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Trump gears up for $1 trillion infrastructure plan, but GOP lawmakers push back on the idea of a gas tax

  • "I'm not for raising the gas tax," said Senate Majority Whip John Cornyn. "It's going to be a declining source of revenue."
  • The Trump administration plans to release an infrastructure plan that reportedly includes at least $200 billion in federal spending.
  • The U.S. Chamber of Commerce unveiled a plan earlier this month to raise the gas tax by 25 cents -- five cents a year for five years.

President Donald Trump gestures as he arrives for the World Economic Forum (WEF) annual meeting in Davos, Switzerland January 25, 2018.
Denis Balibouse | Reuters
President Donald Trump gestures as he arrives for the World Economic Forum (WEF) annual meeting in Davos, Switzerland January 25, 2018.

President Donald Trump's massive infrastructure package just hit a major roadblock.

Prominent Republican lawmakers are already coming out against raising the federal gas tax to pay for the president's promised $1 trillion investment in infrastructure. Speaking on Saturday night at a private donor retreat here hosted by billionaire industrialists Charles and David Koch, Senate Majority Whip John Cornyn opposed the idea.

"I'm not for raising the gas tax," he told the roughly 500 attendees. "It's going to be a declining source of revenue."

The Trump administration is preparing to release an infrastructure plan in the coming weeks that reportedly includes at least $200 billion in federal spending that would jumpstart investment from the private sector, and state and local governments.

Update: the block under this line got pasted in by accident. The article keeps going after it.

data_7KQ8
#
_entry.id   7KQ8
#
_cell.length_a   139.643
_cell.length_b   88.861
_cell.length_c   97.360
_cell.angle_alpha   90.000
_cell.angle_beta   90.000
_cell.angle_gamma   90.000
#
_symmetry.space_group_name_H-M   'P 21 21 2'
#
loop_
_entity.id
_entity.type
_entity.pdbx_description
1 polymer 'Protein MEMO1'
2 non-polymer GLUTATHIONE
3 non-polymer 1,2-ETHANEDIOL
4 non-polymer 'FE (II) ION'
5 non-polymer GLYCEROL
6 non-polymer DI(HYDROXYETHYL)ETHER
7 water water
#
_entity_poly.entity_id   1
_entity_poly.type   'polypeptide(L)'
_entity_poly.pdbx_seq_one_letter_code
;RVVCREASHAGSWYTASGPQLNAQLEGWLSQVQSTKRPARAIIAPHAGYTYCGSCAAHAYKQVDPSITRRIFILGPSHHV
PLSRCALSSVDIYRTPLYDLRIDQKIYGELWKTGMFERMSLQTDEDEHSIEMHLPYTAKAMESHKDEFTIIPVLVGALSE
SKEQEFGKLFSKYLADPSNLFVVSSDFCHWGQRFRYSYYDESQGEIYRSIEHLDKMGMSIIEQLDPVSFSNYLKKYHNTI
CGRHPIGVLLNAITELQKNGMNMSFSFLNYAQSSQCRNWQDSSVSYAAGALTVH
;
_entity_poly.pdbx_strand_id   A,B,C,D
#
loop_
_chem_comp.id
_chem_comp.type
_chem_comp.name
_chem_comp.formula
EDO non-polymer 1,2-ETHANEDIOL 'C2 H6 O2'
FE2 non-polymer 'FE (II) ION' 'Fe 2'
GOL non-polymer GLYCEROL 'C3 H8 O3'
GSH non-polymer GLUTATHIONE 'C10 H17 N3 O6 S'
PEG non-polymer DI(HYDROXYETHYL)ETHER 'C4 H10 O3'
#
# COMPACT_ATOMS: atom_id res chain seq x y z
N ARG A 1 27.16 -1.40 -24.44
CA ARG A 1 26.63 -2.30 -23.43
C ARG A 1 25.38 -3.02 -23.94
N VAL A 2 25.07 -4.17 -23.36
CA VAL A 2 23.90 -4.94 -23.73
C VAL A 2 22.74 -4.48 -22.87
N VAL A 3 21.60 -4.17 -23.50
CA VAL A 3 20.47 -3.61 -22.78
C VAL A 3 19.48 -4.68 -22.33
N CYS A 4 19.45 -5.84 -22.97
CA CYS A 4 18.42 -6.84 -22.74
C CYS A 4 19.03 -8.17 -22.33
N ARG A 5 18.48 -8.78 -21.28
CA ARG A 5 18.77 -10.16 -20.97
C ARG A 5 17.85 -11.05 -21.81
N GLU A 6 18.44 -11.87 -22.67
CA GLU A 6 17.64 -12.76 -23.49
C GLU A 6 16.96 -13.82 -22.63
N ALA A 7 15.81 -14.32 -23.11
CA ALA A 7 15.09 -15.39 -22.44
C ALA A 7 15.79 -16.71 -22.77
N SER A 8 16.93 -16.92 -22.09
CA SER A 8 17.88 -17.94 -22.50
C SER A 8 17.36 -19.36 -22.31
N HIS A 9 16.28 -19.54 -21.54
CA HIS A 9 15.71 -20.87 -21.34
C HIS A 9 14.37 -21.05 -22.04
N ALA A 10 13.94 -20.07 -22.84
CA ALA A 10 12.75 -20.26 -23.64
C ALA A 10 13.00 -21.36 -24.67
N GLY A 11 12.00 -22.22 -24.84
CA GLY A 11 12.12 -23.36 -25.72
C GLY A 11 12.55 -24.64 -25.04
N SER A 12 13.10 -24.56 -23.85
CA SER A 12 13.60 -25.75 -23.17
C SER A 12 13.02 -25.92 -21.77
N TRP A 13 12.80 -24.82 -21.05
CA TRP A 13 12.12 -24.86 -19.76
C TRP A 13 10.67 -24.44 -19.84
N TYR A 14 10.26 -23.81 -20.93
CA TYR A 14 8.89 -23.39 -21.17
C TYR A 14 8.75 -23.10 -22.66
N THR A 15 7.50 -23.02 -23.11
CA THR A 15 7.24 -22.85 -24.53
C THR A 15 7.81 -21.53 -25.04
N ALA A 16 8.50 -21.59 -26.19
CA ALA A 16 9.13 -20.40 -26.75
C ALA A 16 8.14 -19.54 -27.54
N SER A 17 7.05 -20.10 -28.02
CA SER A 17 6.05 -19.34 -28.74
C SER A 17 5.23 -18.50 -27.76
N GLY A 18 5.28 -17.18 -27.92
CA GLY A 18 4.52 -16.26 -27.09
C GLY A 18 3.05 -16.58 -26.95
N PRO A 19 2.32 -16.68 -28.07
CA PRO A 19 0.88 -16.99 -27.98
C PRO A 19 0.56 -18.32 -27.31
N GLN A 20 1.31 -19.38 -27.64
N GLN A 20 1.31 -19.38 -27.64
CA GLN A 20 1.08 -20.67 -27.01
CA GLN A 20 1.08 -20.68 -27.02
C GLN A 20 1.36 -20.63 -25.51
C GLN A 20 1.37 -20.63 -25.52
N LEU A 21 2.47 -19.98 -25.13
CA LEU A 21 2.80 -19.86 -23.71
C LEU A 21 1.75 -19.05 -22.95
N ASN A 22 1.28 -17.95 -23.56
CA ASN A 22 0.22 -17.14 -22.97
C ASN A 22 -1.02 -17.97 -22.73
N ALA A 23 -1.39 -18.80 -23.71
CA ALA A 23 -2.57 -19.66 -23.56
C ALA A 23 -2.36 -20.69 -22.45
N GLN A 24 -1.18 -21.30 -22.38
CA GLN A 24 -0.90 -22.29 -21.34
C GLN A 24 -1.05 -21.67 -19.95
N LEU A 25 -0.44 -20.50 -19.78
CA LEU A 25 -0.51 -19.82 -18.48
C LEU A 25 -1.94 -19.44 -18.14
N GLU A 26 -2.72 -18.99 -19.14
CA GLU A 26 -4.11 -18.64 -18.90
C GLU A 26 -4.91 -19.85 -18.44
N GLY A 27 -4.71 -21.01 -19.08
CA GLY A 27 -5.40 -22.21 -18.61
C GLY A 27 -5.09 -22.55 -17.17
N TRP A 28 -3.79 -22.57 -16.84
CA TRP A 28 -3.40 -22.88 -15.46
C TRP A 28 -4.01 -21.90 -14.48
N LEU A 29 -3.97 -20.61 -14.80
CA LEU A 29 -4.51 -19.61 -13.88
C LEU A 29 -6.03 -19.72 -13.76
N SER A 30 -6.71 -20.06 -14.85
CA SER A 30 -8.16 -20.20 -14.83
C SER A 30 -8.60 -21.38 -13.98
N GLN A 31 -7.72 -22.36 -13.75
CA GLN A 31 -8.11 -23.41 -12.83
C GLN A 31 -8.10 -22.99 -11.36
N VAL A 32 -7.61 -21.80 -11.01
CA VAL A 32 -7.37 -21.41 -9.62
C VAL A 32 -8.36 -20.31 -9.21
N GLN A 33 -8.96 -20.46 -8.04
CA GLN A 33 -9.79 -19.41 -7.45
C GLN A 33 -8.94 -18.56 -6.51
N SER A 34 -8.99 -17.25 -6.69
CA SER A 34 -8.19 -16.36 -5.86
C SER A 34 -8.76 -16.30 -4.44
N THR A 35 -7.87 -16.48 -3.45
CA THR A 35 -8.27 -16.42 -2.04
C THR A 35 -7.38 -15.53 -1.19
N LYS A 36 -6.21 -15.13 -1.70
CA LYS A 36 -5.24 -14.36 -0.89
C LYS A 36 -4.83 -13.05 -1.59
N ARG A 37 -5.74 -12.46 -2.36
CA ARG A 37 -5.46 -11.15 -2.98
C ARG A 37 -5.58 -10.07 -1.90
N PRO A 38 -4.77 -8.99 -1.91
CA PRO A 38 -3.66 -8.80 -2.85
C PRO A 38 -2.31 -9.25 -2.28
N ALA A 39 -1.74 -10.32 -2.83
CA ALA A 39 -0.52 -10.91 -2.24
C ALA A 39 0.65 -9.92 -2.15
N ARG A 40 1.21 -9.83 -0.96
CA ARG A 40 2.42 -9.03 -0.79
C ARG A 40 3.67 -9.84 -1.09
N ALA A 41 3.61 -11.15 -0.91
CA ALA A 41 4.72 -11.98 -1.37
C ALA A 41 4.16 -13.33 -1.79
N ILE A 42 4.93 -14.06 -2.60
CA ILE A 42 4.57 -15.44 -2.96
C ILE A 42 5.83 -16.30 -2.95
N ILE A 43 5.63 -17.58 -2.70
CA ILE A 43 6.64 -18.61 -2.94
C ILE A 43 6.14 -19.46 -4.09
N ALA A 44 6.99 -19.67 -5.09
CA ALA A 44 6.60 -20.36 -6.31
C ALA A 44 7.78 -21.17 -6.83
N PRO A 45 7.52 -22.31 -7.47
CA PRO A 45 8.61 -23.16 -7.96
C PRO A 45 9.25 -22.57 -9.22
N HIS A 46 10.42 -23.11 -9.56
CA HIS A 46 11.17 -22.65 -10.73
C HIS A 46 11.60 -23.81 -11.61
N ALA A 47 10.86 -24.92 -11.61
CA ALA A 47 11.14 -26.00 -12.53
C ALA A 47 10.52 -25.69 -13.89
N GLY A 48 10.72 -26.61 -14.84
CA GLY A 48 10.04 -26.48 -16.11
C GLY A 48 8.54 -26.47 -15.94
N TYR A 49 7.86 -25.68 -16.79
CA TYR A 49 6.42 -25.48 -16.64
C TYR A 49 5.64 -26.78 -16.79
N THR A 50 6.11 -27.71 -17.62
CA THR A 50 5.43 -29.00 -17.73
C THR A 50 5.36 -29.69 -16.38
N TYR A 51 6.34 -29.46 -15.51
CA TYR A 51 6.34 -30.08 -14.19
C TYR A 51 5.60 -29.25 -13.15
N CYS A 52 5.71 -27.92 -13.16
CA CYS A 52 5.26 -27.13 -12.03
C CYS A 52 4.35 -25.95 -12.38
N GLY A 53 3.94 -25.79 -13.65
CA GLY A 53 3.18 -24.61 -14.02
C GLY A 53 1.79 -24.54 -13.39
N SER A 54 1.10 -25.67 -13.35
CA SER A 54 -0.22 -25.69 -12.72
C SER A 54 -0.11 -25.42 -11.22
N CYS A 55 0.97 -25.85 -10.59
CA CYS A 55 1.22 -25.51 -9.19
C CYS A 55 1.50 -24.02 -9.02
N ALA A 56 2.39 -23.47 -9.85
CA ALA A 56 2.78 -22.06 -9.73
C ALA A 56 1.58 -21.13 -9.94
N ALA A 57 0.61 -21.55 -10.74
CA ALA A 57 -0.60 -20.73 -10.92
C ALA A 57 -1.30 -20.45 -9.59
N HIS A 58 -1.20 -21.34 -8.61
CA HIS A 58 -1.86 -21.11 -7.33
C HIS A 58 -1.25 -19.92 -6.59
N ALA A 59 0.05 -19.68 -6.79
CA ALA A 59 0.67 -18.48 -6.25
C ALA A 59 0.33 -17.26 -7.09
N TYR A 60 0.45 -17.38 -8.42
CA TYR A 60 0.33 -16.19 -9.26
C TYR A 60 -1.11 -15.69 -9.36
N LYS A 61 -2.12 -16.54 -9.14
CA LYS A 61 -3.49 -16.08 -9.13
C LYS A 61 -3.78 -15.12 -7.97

Yet the proposal is not expected to outline where the money would come from, leaving Congress to fill in the details.

The U.S. Chamber of Commerce unveiled a plan earlier this month to raise the gas tax by 25 cents — five cents a year for five years — a move the group acknowledged would be an uphill battle. The chamber estimated it would cost drivers $9 a month and raise $394 billion over the next decade.

'The math doesn't work'

"It's the simplest, fairest, and most effective way to raise the money we need for roads, bridges, and transit," Chamber President Tom Donohue said in a statement.

The federal gas tax stands at 18.4 cents and has not been increased since 1993. Revenues from the gas tax have been declining, because it is not indexed to inflation, and because fuel efficiency standards have risen. The shortfall has left the federal highway trust fund chronically underfunded

At the donor retreat, lawmakers argued dwindling collections are a sign that the gas tax is not a sustainable source of revenue. Tennessee Rep. Marsha Blackburn came out against it, along with North Carolina Senator Thom Tillis, who said "the math doesn't work."

He added: "How do you fund [the administration's proposal]? I don't have all the answers. But I think it goes beyond something as simple as the gas tax."

The Koch network is also lobbying against the proposal. Tim Phillips, head of the Koch-affiliated Americans for Prosperity, called raising the gas tax "a huge mistake."

"The gasoline tax would just be a disaster, especially coming on the heels of a really good tax proposal," he told reporters invited to attend the retreat here Saturday. "That would just be terrible for the country."

Correction: The Chamber of Commerce estimates that a plan to hike the gas tax would raise $394 billion over the next decade.